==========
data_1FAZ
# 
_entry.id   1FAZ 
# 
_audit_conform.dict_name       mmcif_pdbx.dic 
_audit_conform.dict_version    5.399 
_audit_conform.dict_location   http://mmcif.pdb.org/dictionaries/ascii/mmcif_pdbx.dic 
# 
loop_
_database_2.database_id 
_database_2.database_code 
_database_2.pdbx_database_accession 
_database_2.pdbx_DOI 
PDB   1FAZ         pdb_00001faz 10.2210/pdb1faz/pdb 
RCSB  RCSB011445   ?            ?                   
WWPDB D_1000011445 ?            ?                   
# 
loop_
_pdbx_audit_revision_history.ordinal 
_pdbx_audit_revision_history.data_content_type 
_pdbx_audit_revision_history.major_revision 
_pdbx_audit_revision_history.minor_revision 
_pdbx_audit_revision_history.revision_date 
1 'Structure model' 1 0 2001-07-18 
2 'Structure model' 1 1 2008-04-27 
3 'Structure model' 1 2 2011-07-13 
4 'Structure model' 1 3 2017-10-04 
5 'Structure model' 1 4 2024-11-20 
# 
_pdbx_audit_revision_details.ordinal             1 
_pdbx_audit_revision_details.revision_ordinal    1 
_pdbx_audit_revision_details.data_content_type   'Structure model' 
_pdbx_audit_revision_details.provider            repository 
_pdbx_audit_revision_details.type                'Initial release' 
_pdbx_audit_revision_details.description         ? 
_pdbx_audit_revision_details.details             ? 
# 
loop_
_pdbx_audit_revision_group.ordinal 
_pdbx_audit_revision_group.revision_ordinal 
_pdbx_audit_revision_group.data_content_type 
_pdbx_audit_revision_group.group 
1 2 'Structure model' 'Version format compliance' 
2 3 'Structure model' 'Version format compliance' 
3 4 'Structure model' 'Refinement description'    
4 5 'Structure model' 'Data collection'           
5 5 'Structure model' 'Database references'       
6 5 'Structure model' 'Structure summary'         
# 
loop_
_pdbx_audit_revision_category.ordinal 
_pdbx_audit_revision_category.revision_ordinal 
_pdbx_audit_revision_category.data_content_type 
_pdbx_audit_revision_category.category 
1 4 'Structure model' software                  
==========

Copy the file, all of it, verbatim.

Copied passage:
data_1FAZ
# 
_entry.id   1FAZ 
# 
_audit_conform.dict_name       mmcif_pdbx.dic 
_audit_conform.dict_version    5.399 
_audit_conform.dict_location   http://mmcif.pdb.org/dictionaries/ascii/mmcif_pdbx.dic 
# 
loop_
_database_2.database_id 
_database_2.database_code 
_database_2.pdbx_database_accession 
_database_2.pdbx_DOI 
PDB   1FAZ         pdb_00001faz 10.2210/pdb1faz/pdb 
RCSB  RCSB011445   ?            ?                   
WWPDB D_1000011445 ?            ?                   
# 
loop_
_pdbx_audit_revision_history.ordinal 
_pdbx_audit_revision_history.data_content_type 
_pdbx_audit_revision_history.major_revision 
_pdbx_audit_revision_history.minor_revision 
_pdbx_audit_revision_history.revision_date 
1 'Structure model' 1 0 2001-07-18 
2 'Structure model' 1 1 2008-04-27 
3 'Structure model' 1 2 2011-07-13 
4 'Structure model' 1 3 2017-10-04 
5 'Structure model' 1 4 2024-11-20 
# 
_pdbx_audit_revision_details.ordinal             1 
_pdbx_audit_revision_details.revision_ordinal    1 
_pdbx_audit_revision_details.data_content_type   'Structure model' 
_pdbx_audit_revision_details.provider            repository 
_pdbx_audit_revision_details.type                'Initial release' 
_pdbx_audit_revision_details.description         ? 
_pdbx_audit_revision_details.details             ? 
# 
loop_
_pdbx_audit_revision_group.ordinal 
_pdbx_audit_revision_group.revision_ordinal 
_pdbx_audit_revision_group.data_content_type 
_pdbx_audit_revision_group.group 
1 2 'Structure model' 'Version format compliance' 
2 3 'Structure model' 'Version format compliance' 
3 4 'Structure model' 'Refinement description'    
4 5 'Structure model' 'Data collection'           
5 5 'Structure model' 'Database references'       
6 5 'Structure model' 'Structure summary'         
# 
loop_
_pdbx_audit_revision_category.ordinal 
_pdbx_audit_revision_category.revision_ordinal 
_pdbx_audit_revision_category.data_content_type 
_pdbx_audit_revision_category.category 
1 4 'Structure model' software                  